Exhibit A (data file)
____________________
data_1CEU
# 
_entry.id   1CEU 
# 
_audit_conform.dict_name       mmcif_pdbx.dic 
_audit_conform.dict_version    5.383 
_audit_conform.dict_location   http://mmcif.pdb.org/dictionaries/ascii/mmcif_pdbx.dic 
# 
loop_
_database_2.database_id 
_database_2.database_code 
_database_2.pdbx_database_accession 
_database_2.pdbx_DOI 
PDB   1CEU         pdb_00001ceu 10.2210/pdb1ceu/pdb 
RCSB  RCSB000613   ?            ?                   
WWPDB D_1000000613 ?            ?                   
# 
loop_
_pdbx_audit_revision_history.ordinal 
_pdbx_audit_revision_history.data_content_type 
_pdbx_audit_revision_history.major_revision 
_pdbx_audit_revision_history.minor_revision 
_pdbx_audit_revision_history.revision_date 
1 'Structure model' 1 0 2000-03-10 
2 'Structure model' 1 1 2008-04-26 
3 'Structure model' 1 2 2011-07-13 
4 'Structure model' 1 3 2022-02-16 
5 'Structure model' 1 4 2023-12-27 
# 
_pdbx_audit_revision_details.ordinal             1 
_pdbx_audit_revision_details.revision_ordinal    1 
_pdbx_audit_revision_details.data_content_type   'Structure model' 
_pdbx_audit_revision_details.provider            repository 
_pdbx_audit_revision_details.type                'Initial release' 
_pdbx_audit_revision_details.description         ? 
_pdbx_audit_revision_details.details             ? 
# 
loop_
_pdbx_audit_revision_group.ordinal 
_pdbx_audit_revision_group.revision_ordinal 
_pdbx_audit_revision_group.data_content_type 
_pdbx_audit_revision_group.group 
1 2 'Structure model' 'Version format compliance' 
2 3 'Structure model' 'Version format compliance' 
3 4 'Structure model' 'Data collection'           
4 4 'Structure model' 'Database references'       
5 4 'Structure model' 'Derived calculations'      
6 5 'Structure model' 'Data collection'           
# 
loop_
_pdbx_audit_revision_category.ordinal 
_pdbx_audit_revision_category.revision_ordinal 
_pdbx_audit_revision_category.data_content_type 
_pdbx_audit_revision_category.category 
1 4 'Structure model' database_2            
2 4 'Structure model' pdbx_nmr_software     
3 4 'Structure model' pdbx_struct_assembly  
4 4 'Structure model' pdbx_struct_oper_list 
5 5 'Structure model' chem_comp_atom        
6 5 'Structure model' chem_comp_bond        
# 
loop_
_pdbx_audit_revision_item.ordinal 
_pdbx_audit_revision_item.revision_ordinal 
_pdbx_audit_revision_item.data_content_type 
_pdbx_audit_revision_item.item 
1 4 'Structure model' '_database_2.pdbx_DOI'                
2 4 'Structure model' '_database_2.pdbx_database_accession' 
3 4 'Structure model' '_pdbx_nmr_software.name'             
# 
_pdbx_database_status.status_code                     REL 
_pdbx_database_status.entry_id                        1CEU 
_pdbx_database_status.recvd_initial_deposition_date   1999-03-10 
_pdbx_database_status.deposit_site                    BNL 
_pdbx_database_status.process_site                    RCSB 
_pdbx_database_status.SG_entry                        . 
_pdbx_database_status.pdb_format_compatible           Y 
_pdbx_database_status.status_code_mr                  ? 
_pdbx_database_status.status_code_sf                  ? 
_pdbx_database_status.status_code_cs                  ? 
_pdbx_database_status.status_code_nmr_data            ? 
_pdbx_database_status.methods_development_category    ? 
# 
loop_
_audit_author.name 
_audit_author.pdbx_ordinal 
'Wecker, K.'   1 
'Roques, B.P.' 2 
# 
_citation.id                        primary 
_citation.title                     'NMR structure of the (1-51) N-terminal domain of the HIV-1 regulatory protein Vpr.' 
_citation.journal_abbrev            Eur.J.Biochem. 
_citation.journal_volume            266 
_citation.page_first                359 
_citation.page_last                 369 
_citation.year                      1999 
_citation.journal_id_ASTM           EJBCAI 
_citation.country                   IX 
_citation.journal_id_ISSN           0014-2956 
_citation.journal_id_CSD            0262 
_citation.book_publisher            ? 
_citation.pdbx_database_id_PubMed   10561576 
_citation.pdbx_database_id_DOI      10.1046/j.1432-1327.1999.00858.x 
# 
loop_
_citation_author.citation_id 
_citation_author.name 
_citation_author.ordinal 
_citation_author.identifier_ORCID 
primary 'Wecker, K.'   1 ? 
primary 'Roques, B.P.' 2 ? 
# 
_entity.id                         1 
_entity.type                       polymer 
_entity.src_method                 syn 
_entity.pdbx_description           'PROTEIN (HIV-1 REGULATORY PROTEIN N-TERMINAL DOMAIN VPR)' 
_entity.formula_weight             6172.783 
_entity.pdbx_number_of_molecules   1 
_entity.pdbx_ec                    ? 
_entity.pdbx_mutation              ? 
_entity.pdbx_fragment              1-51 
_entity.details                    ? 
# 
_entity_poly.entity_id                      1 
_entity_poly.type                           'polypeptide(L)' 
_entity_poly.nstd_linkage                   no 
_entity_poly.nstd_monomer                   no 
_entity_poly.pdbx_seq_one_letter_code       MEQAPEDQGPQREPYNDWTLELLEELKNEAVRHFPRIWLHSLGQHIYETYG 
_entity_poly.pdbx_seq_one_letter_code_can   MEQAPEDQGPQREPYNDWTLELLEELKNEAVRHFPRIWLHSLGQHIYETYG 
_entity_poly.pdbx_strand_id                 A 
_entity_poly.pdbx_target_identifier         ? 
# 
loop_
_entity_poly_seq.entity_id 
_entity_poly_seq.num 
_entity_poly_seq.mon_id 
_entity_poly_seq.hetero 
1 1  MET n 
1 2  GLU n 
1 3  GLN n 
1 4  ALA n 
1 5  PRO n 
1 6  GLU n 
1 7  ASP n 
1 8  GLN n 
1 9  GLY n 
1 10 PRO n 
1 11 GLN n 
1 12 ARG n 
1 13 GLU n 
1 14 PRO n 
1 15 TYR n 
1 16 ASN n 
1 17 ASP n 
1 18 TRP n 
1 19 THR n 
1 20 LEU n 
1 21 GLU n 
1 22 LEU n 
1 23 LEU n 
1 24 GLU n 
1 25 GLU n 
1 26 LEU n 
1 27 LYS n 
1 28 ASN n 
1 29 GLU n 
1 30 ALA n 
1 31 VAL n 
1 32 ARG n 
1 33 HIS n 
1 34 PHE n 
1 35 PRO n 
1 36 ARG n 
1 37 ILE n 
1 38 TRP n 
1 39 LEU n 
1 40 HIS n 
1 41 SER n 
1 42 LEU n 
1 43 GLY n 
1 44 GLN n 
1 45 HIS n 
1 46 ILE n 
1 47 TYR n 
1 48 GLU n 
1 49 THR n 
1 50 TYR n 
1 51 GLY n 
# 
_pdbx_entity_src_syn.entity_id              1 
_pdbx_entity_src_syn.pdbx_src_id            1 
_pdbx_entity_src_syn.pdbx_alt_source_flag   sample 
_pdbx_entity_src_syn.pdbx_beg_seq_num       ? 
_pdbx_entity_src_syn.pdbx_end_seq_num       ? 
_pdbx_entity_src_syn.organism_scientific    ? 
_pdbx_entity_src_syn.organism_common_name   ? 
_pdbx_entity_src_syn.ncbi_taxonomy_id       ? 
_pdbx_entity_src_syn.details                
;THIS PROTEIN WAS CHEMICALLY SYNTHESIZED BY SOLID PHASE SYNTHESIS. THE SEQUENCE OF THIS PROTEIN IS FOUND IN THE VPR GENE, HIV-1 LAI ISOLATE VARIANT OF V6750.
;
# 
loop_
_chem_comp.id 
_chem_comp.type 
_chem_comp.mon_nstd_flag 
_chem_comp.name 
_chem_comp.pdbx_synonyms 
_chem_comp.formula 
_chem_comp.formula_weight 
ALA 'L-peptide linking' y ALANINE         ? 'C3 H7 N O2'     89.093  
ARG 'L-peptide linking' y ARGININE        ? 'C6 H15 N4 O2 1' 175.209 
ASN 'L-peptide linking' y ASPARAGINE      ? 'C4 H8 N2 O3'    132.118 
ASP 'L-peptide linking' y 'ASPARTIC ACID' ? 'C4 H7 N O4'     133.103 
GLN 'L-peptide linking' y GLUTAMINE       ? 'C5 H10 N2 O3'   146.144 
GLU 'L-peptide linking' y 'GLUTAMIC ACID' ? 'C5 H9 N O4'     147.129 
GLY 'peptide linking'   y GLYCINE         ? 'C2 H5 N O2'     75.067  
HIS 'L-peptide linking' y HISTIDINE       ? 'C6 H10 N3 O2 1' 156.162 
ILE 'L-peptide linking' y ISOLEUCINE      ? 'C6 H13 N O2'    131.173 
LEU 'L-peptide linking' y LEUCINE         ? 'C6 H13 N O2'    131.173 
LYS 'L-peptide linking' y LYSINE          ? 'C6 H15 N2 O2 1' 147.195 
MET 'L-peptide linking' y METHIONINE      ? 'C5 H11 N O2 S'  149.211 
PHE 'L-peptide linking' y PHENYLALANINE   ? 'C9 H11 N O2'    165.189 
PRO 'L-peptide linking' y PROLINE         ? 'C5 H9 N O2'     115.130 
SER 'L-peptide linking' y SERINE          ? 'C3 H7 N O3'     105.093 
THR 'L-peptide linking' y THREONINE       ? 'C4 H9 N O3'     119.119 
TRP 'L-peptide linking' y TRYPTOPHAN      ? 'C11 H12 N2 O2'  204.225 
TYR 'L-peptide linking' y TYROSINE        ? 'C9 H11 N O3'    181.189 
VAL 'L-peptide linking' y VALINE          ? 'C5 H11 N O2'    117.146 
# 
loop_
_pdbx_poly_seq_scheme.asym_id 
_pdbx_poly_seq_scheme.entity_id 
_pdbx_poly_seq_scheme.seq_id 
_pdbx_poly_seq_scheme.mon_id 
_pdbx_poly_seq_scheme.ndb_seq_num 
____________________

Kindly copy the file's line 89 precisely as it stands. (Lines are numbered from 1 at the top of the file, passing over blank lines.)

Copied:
# 